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Lepidopterology is the study of butterflies and moths.

Butterflies and moths are not the first thing that comes to mind when thinking about Scottish wildlife, but take more notice and it is amazing what may find here in West Dunbartonshire. Perhaps we don't notice them very often because they are in disguise. 

Butterflies and moths change shape and form through its life cycle in a magic yet complex series of biological processes from caterpillars to adult butterflies.

So what is the difference between a butterly and a moth? 

They are both Lepidoptera. The actual differences are blurred through misconecptions. It has little or nothuig to do with colour or what time of day or night they come out or their furriness. To really simplify it : Butterflies have clubbed antennae, and moths do not.

To confuse us further, we may well be seeing them in their egg, larvae or chrysallis (pupa) stages even before they flutter about our gardens or other open spaces. So, before you squish that grub, take a moment to consider what it is about to turn into.

A caterpillar is the larval stage of a moth or butterfly. It is the second part of their four-stage life cycle: egg, larva, pupa and adult. 

If you want a more technical answer, then it is recommended that you refer to online sources such as those below.  

Dark GORSE PIERCING BUG : Grapholita internana

Although often referred to as the gorse piencing bug, this is actually a moth.  A single brooded day flying species found from April to June. The larvae feed on the seeds inside a pod of Ulex europaeus. They hibernate in a cocoon either in the larval habitation or on the ground in which they pupate. [Suffolk Moths].

Being rather inconspicuous.


The peacock butterfly has brownish-red wings, each with a single, large peacock-feather-like eyespot – used to scare predators. It rests with its wings closed, showing the almost black, well-camouflaged underside.

It is one of the commonest garden butterflies, found throughout lowland England and Wales. It is rarer in Scotland.[RSPB]

Peacock butterfly seen above Renton in late March. As this time of year is still cold and wet, it is great to see that it has already gone through its various stages of its life cycle. Few sources of food await it so early in spring. But this is daffodil season and this butterfly was making good use of them.


It is on the wing throughout the year, having two or three broods and overwintering as an adult. The caterpillars feed on common nettle.
Male small tortoiseshells are very territorial, chasing each other, other butterflies and anything else that appears in their space. They court females by 'drumming' their antennae on the females' hindwings.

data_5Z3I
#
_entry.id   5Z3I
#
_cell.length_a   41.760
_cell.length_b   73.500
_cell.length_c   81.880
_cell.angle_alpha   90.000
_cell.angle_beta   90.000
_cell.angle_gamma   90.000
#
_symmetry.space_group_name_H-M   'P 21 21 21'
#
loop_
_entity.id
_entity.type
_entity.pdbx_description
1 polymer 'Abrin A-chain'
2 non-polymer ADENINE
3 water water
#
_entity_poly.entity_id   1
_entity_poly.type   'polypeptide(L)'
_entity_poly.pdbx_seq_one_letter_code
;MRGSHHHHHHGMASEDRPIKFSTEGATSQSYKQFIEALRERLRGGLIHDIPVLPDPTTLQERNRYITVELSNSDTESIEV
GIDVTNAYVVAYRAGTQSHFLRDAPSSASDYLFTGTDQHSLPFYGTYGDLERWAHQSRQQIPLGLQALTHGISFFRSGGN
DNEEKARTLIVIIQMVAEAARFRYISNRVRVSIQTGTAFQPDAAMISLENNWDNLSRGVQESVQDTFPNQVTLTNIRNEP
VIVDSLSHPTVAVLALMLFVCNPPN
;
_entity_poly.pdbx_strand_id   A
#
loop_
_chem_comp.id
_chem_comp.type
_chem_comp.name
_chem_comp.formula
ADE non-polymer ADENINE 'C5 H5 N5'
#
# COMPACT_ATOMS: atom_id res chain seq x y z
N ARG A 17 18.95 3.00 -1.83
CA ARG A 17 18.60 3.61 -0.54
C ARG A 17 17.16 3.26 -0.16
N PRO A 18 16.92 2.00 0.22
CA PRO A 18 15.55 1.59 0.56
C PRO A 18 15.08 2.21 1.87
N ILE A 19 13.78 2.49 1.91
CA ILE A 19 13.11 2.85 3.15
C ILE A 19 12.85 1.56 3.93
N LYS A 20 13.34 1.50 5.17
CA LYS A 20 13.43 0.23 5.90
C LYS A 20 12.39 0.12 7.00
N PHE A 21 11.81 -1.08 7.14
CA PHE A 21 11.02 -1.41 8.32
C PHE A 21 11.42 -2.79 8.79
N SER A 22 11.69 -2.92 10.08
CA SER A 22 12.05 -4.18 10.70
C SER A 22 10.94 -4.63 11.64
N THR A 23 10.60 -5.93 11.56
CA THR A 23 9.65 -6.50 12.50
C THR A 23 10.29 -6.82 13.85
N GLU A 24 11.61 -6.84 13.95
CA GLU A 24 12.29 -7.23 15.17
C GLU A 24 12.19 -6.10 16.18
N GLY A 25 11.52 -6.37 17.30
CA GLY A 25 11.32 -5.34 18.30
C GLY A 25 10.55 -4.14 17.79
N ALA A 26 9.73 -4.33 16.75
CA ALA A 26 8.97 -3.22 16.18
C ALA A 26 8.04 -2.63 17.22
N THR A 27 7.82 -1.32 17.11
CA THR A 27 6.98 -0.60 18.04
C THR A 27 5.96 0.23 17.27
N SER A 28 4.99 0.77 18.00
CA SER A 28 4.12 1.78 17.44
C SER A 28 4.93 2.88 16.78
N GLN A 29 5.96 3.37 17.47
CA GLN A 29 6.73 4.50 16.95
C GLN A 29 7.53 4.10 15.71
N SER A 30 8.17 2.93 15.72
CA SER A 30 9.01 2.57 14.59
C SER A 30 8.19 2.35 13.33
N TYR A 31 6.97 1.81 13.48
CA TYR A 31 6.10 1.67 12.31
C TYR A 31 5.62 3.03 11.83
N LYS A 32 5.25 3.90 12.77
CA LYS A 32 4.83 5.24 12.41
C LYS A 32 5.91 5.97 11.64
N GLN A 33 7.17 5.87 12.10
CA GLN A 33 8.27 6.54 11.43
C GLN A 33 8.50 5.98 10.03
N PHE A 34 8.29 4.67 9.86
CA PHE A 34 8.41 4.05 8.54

[Wildlife Trusts]

Small tortoiseshell seen above Renton.


There are 4 varieties.  A butterfly with streaked greeny-grey wing veins radiating out from the shoulder is a green-veined white. A butterfly with a blotchy greeny-grey camouflage pattern all over the wing is an orange tip. A butterfly with a plain creamy white coloured wing with no obvious markings is either a small white or a large white.

This is a large white seen above Renton in May. Most probably a male. The female has two black spots and a dash on each forewing.

A sunny day late in July and quite a few of these white butterflies are about. Some, such as this one, are looking tatty. Butterflies are fragile. They live for just 2 to 6 weeks.

ORANGE TIP : Anthocaris cardamines.

This one is out to fool us. Can you even make it out against the cuckoo flowers? Perfect camouflage. But yes, this is the orange tip butterfly. The upper and lower wing patterns are very different.and there are also gender differences. It is generally considered a "white butterfly" and appears so until it rests somewhere and exposes its other side. It is mainly found throughout Europe and temperate Asia (Palearctic). The males feature wings with a signature orange pigmentation, which is the origin of A. cardamines' common name.

Males and females of this species occupy different habitats: males mostly frequent the edges of forests whereas females frequent meadows. A. cardamines feeds on most plants found within its habitat but the females selectively oviposit on young inflorescence of crucifers. [Wiki]. 

This one was spotted above the Leven at the Strathleven Industrial Estate in April. Firm identification usually depends on being able to see both upper and lower wing surfaces.

BUTTERFLY CONSERVATION website : Everything you need to know about butterflies and moths including excellent means of identification.





BUTTERFLY IDENTIFICATION : This website illustrates the life cycle. https://www.butterflyidentification.com/butterfly-facts/life-cycle-of-a-butterfly?utm_content=cmp-true

RSPB : https://community.rspb.org.uk/ourwork/b/rspb-england/posts/what-s-the-difference-between-a-moth-and-a-butterfly

SCOTTISH WILDLIFE TRUST : https://scottishwildlifetrust.org.uk/2017/04/how-to-identify-white-butterflies/#:~:text=In%20the%20UK%20there%20are%20four%20common%20white,by%20the%20bright%20orange%20tips%20of%20its%20forewings.

THE GARDEN JUNGLE or Gardening to Save the Planet. Dave Goulson. Vintage books. 2019, ISBN 9781529116281. 

SUFFOLK MOTHS : https://suffolkmoths.co.uk/micros.php?bf=12420

UK MOTHS : An excellent guide to identification of moths : https://www.ukmoths.org.uk/

WIKIPEDIA : https://en.wikipedia.org/wiki/Comparison_of_butterflies_and_moths and https://en.wikipedia.org/wiki/Anthocharis_cardamines

WILDLIFE TRUSTS : How to identify caterpillars: https://www.wildlifetrusts.org/wildlife/how-identify/identify-caterpillars

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